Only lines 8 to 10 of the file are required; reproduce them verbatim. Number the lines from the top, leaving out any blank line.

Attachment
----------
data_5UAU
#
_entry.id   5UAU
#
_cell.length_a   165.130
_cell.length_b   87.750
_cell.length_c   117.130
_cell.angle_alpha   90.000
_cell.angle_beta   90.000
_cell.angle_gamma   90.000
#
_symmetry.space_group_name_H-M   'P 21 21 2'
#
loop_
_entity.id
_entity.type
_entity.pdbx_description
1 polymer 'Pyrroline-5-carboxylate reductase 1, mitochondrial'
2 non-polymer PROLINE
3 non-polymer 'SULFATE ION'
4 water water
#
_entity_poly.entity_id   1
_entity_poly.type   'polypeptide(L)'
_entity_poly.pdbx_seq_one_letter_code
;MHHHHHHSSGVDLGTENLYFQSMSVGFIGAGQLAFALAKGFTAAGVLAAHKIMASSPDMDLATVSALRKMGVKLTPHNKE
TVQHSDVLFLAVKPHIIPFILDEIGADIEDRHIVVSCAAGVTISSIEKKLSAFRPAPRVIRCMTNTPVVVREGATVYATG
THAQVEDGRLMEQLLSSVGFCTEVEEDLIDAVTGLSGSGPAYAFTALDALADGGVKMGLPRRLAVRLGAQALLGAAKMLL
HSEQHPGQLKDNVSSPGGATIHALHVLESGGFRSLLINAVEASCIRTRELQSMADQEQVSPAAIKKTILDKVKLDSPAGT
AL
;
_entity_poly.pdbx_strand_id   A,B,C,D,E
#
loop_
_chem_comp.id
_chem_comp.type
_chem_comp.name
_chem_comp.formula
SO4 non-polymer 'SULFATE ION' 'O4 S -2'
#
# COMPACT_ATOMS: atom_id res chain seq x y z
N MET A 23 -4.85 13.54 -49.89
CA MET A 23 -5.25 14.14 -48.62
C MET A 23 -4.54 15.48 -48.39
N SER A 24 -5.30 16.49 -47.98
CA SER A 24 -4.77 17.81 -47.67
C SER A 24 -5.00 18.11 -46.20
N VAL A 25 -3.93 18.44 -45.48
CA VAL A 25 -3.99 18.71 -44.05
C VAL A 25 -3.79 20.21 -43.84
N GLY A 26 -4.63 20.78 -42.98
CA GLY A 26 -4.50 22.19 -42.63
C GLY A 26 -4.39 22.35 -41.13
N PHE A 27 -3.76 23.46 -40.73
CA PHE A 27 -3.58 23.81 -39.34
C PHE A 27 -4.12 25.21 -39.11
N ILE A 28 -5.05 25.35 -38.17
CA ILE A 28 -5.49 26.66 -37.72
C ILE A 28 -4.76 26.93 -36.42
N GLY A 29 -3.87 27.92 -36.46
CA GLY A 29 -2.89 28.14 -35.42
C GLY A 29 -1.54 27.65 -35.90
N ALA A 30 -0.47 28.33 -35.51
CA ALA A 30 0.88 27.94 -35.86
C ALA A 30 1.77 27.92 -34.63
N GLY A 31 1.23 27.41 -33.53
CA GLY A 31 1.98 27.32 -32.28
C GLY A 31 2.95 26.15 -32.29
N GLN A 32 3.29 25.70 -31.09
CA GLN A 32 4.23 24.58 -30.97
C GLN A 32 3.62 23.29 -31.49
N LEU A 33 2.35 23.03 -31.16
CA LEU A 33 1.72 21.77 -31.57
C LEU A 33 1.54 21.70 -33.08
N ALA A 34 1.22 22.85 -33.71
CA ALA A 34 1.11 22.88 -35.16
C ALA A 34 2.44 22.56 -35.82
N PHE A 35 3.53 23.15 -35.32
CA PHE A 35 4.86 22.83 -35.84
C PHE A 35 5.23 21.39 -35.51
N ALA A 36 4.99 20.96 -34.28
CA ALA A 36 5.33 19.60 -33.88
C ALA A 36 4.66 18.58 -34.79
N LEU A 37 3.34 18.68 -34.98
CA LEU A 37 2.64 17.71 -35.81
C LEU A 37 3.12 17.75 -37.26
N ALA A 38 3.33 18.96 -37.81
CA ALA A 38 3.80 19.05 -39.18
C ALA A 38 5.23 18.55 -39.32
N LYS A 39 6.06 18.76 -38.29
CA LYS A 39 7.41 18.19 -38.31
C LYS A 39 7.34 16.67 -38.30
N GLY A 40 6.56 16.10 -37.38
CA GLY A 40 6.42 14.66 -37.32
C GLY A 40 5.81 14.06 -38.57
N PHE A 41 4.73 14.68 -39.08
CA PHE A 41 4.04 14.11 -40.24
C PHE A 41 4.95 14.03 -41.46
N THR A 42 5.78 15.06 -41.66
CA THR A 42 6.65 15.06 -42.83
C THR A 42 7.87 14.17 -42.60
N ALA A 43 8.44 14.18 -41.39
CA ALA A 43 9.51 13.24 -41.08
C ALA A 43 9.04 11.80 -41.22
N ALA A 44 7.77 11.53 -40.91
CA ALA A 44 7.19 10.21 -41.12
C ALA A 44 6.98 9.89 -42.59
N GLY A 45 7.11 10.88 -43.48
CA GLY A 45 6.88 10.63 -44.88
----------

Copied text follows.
_cell.angle_alpha   90.000
_cell.angle_beta   90.000
_cell.angle_gamma   90.000